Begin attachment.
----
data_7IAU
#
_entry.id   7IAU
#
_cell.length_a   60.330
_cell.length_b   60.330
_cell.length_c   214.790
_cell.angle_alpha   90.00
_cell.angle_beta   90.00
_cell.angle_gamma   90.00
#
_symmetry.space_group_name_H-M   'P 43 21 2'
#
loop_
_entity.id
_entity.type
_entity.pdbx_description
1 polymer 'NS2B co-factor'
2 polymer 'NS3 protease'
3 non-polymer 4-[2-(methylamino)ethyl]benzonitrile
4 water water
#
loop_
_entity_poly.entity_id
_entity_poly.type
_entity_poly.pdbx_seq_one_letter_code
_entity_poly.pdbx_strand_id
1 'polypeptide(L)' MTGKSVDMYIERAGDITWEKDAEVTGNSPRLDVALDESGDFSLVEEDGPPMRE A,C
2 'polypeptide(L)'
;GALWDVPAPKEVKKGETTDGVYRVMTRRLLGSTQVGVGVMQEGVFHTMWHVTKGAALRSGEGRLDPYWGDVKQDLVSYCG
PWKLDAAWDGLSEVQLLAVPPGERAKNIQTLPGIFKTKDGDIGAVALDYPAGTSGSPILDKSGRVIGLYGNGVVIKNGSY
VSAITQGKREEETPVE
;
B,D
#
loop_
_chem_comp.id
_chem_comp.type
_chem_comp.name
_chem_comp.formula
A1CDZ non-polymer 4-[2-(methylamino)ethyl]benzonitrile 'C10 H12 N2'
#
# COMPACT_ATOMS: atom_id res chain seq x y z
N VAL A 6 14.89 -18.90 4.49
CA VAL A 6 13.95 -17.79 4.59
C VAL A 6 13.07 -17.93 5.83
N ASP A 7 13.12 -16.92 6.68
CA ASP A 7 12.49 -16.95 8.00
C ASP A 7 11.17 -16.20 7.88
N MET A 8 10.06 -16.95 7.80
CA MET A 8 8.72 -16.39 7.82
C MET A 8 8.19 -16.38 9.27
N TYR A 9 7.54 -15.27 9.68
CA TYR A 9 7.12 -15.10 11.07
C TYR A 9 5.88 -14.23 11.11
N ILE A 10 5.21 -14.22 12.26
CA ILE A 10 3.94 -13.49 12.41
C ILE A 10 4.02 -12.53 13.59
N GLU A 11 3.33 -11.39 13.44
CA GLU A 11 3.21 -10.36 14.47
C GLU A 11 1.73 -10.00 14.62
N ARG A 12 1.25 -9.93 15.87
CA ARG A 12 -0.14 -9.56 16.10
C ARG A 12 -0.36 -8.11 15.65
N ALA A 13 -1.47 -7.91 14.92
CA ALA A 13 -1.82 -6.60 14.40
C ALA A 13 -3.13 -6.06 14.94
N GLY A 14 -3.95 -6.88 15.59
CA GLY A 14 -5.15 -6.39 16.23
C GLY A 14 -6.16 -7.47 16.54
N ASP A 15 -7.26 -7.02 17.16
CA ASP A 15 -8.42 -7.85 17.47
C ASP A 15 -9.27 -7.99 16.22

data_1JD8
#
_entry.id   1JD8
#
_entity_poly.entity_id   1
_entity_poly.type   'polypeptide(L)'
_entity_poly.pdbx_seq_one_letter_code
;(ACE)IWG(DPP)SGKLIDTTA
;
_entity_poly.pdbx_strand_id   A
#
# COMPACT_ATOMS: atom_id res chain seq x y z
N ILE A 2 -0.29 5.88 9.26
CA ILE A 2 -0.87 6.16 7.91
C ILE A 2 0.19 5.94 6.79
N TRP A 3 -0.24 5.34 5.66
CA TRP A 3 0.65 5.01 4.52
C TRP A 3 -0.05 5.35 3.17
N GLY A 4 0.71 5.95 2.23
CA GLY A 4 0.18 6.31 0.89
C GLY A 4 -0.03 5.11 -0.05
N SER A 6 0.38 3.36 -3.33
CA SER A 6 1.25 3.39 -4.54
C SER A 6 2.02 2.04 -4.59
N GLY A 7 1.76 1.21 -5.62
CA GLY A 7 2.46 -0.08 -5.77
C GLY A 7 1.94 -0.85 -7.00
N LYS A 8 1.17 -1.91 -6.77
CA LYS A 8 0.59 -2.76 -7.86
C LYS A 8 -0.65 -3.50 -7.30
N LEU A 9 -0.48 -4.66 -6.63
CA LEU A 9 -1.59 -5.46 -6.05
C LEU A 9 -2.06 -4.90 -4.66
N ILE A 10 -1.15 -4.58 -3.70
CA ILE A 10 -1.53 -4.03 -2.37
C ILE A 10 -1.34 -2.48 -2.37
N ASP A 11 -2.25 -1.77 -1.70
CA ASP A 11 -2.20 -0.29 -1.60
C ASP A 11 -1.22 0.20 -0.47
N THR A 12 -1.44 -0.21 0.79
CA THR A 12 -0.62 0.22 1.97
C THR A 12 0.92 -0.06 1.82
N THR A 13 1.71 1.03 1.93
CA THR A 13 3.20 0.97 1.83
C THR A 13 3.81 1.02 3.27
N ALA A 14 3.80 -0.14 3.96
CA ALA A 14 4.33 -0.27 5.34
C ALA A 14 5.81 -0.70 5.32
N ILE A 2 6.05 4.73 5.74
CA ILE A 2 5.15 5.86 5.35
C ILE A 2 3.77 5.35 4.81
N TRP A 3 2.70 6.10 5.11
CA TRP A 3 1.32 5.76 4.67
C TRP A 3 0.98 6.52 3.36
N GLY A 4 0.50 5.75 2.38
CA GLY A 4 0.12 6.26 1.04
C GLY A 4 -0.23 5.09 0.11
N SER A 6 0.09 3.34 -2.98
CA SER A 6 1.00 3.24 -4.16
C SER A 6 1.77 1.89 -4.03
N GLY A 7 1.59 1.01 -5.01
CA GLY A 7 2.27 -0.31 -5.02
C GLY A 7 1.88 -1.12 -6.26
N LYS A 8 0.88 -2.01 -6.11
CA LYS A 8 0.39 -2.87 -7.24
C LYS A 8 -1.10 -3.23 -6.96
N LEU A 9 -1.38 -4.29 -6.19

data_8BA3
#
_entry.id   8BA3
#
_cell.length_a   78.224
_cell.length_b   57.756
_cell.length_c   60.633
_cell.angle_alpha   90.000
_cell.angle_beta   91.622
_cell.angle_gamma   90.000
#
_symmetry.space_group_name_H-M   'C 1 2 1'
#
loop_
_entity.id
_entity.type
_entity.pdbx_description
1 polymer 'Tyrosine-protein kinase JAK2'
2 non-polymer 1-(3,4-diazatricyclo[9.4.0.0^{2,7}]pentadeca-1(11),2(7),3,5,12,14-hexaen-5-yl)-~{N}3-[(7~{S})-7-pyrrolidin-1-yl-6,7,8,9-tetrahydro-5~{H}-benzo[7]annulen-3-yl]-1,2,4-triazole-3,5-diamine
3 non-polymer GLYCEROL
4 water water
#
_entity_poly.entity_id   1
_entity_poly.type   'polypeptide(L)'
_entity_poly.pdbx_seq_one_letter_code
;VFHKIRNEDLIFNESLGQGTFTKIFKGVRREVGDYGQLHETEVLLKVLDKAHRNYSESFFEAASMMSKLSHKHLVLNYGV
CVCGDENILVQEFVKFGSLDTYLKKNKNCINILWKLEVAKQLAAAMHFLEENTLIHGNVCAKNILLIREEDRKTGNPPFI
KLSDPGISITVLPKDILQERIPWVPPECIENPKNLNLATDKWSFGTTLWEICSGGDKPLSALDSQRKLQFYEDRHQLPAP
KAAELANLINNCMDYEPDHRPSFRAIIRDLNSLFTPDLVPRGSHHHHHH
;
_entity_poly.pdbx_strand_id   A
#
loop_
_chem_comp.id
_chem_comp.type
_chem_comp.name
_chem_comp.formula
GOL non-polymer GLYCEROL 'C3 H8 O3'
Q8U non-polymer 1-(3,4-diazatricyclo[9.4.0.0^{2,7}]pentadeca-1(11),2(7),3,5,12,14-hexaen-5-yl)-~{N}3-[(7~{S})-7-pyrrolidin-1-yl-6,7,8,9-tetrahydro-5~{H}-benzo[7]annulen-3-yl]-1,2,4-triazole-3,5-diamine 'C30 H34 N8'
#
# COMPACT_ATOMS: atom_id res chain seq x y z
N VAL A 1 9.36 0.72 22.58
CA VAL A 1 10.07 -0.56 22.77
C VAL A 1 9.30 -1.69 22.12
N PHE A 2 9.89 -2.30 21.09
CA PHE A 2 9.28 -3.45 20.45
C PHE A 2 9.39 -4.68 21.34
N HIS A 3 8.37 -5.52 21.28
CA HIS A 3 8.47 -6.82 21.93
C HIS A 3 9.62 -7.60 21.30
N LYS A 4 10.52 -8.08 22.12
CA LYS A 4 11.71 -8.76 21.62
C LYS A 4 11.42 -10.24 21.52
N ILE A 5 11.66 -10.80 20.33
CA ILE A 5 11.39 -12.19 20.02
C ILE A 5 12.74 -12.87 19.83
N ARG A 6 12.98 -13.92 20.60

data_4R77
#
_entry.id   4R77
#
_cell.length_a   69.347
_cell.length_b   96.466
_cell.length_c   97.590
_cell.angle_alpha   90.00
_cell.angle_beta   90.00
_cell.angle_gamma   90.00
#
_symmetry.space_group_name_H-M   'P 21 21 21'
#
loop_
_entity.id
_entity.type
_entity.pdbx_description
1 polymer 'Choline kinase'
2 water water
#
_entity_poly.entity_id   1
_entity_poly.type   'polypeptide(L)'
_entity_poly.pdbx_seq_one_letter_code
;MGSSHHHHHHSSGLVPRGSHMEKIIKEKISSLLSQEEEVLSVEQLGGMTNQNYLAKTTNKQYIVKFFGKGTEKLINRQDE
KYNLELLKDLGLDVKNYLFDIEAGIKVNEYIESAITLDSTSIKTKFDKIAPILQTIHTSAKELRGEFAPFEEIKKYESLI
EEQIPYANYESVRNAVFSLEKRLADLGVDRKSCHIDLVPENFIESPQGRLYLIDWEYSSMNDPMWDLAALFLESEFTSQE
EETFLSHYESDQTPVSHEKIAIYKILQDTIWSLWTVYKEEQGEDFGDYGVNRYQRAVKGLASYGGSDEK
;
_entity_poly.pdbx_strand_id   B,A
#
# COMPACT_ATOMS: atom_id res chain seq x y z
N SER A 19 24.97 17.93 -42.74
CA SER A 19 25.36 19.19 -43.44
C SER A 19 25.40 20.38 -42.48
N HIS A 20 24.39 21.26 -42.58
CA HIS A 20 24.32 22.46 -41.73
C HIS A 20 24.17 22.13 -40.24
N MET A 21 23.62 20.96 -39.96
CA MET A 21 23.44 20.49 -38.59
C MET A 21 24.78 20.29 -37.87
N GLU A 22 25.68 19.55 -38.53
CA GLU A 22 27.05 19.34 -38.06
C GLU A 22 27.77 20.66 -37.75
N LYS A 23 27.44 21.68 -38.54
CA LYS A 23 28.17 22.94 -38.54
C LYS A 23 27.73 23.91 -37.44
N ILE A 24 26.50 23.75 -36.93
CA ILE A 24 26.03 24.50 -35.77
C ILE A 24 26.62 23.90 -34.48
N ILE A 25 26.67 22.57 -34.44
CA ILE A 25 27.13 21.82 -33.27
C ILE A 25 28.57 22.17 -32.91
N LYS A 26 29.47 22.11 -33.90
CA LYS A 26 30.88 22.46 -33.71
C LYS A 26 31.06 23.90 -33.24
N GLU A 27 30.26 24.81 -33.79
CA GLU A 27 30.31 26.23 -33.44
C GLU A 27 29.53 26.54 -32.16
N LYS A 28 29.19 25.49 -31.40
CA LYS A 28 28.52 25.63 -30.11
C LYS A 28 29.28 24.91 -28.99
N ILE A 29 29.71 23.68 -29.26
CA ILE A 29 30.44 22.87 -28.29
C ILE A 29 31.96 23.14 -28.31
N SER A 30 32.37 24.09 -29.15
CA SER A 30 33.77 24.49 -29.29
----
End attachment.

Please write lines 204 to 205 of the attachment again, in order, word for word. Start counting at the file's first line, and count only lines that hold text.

_cell.length_c   97.590
_cell.angle_alpha   90.00